Posted in Bio-ethics, Catholic Herald columns, Moral judgment | Tagged , | 164 Comments

Death in Tunis

I write this post with my newspaper in front of me, and the terrible story of the tourists mercilessly murdered on a Tunisian beach. How could anyone, with a sound mind, justify such actions? I notice, however, that the perpetrator died – and must have known that death would be his fate. I am reminded that Blaise Pascal said that he would only believe witnesses who were prepared to have their throats cut. Could he have accepted that these people were acting in good conscience? But it’s an old question: Benedict XVI, while he was still a cardinal, asked himself a similar question about the Nazis active in the persecution of the Jews.

You may be surprised that he accepted that, at the time they acted, they may have genuinely believed that they were doing the right thing in ridding the state of its internal enemies. Their error had started in their failure to come to terms with the deeper levels of their consciences which would revealed to them, as it can reveal to all of us, the good which we must do and the evil which we must avoid. Nevertheless, as Aquinas emphasised, even the faulty conscience binds. (I dealt with this issue at length some time ago. Put Holding out for a Hero into the search box above.)

We might imagine a jihadist’s train of thought. We may suppose that he is a young, but perhaps well educated, person. He believes that the world, particularly Western society, is continually trying to persecute Muslims. And he has good historical evidence that this is so. He is quite certain that the message of God to Mohammed expressed an imperative that Islam should spread and develop this new revelation to the world. Part of that message clearly states that Muslims are entitled to defend themselves, even in extreme ways, against the non-believers who seek to destroy Islam. Thus he concludes that God’s will trumps other, human, values – so that, if killing representatives of Western society promotes Islam, it is not only justified but perhaps a divine imperative. And indeed, in losing his temporary human life, he gains eternity as his reward. ‘Greater love hath no man…’

You might want to argue every item of the jihadist’ss analysis. But you may agree that, even in matters of much lesser moment, we too may come to faulty conclusions and so do wrong when we sincerely believe that we are doing good. All of us are old enough to remember a traditional form of Catholic moral education which required us to be guided in moral matters by the Church – whether or not our reason supported the ruling. And many of us would still argue that, once we reject the rule of law, ultimately anything goes. There’s good evidence of this, too. Perhaps the trend really started with questions on contraception. But it has moved on to sex outside marriage, active homosexuality, abortion in hard cases, in vitro conception, assisted dying, and the rest. The Church’s rules remain but there appears to be an increasing proportion of Catholics who either question some of these issues, or actively disagree with so-called orthodoxy.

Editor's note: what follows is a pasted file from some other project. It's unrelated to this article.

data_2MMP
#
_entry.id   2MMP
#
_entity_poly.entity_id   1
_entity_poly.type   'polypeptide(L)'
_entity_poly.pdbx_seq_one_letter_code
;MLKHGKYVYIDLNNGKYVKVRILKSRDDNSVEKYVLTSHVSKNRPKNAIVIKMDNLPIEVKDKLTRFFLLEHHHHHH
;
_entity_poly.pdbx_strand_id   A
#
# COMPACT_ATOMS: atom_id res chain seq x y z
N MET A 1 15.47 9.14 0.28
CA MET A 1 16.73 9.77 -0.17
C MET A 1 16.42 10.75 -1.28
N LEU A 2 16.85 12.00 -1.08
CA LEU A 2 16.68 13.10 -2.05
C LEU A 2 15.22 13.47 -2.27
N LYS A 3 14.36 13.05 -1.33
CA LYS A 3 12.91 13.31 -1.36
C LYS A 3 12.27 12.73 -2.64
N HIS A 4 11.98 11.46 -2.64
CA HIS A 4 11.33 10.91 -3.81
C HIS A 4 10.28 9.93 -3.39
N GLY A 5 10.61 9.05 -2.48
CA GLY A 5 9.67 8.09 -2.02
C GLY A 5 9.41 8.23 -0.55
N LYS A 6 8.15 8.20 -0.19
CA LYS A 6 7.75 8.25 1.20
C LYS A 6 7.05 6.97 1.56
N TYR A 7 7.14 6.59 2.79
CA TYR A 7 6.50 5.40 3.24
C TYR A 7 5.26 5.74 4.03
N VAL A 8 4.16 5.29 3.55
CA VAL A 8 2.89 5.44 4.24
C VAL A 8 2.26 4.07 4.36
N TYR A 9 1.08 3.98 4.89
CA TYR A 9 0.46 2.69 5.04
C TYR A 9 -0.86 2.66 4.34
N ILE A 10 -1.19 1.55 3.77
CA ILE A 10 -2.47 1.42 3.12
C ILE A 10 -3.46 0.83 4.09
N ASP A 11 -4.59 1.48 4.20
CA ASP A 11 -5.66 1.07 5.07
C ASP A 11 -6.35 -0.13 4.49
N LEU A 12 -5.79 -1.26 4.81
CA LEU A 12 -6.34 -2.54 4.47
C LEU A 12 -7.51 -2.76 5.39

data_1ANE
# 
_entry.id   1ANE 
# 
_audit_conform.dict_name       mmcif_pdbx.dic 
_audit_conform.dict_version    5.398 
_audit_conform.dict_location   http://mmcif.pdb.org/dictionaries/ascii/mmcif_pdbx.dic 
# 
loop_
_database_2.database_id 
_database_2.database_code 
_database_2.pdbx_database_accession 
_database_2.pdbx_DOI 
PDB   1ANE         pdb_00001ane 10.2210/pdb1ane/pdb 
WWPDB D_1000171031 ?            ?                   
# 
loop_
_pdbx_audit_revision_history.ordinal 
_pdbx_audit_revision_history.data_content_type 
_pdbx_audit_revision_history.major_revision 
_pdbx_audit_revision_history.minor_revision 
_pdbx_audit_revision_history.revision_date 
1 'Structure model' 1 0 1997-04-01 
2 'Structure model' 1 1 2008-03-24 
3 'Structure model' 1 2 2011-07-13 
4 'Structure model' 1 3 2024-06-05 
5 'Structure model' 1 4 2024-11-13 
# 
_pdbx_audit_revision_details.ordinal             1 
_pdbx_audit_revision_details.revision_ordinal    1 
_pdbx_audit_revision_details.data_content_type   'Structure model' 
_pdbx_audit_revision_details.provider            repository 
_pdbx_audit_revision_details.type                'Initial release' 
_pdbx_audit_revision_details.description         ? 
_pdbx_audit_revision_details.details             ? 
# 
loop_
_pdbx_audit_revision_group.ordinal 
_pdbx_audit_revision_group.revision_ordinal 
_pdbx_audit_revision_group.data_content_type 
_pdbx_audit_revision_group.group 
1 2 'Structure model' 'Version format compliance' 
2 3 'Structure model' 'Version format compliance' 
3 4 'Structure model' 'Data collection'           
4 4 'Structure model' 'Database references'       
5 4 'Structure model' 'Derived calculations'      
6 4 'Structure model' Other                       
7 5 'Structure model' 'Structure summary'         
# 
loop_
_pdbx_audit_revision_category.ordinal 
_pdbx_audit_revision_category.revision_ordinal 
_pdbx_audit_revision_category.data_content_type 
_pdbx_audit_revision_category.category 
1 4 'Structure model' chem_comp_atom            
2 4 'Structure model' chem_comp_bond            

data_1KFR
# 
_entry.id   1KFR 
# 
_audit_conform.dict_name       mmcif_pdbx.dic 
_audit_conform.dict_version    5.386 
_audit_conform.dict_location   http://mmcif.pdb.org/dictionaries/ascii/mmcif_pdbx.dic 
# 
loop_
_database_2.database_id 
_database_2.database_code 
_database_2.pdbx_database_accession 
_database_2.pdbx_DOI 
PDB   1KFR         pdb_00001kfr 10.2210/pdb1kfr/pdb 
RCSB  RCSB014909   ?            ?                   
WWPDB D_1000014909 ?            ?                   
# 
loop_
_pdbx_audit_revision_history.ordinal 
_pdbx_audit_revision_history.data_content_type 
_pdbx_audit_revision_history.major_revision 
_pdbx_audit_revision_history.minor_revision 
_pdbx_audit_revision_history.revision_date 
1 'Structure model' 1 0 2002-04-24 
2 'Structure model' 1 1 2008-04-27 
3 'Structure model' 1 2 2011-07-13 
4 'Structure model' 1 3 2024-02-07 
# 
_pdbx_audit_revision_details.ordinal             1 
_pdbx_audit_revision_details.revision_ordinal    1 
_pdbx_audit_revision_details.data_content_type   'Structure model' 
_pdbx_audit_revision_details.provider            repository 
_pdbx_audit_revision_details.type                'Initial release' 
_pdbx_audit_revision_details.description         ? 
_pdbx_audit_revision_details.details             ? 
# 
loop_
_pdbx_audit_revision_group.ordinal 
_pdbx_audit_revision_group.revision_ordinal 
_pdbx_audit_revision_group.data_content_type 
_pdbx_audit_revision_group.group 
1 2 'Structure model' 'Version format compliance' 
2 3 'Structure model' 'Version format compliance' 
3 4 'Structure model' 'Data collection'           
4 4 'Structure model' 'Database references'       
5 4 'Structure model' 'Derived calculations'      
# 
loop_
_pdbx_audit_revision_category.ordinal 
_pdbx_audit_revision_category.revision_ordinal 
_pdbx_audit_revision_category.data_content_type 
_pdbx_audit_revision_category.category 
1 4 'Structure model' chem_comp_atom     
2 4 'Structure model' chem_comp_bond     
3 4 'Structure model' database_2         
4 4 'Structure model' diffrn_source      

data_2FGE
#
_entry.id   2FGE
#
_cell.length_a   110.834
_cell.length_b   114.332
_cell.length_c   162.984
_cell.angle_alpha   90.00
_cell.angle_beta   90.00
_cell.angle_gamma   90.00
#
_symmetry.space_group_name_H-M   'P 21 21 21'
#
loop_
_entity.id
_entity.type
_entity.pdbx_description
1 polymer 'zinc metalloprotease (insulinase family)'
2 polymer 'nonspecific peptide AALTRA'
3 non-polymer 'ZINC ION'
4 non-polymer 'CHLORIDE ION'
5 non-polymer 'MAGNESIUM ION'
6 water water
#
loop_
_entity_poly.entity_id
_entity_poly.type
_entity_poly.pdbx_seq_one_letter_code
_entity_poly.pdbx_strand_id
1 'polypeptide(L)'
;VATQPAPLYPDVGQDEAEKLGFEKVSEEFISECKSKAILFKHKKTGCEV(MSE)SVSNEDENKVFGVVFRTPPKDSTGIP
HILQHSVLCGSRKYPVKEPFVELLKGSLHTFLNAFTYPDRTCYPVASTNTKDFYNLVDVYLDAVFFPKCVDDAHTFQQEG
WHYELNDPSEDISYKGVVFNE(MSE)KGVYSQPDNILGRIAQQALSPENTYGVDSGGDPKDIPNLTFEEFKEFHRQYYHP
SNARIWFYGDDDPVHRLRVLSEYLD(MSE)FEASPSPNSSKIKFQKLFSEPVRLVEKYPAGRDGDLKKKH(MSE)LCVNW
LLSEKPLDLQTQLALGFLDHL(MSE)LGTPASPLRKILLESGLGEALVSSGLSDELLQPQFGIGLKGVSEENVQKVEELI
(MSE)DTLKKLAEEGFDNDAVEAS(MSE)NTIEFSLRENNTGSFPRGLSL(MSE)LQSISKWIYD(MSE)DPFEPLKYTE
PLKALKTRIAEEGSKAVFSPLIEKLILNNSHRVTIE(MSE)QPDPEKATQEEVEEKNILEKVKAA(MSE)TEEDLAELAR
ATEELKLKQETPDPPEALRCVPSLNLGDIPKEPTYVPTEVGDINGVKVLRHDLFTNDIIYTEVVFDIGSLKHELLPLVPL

So there are a number of issues here. While we believe in the evil of the jihadist’s actions, do we have to condemn the individual jihadist as evil? Has the Church’s historical moral teaching, expressed either in word or in policy, ever led to evil? Is morality a matter of obedience or a matter of personal decision in which the Church rules should be considered a guide rather than the last word? Do we think that the highlighting of the responsibility of conscience in Vatican II has brought more good than evil, or more evil than good?

If you’re going to solve all those, you’ll have a busy week!

Posted in Moral judgment, Philosophy, Quentin queries | 147 Comments

Thinking sideways

Edward de Bono – the champion of lateral thinking. Every so often, when I am giving my brain a quick routine service, I ask myself how my skills of lateral thinking are working. I am cheating today by writing about it; it will force me to look at the issues.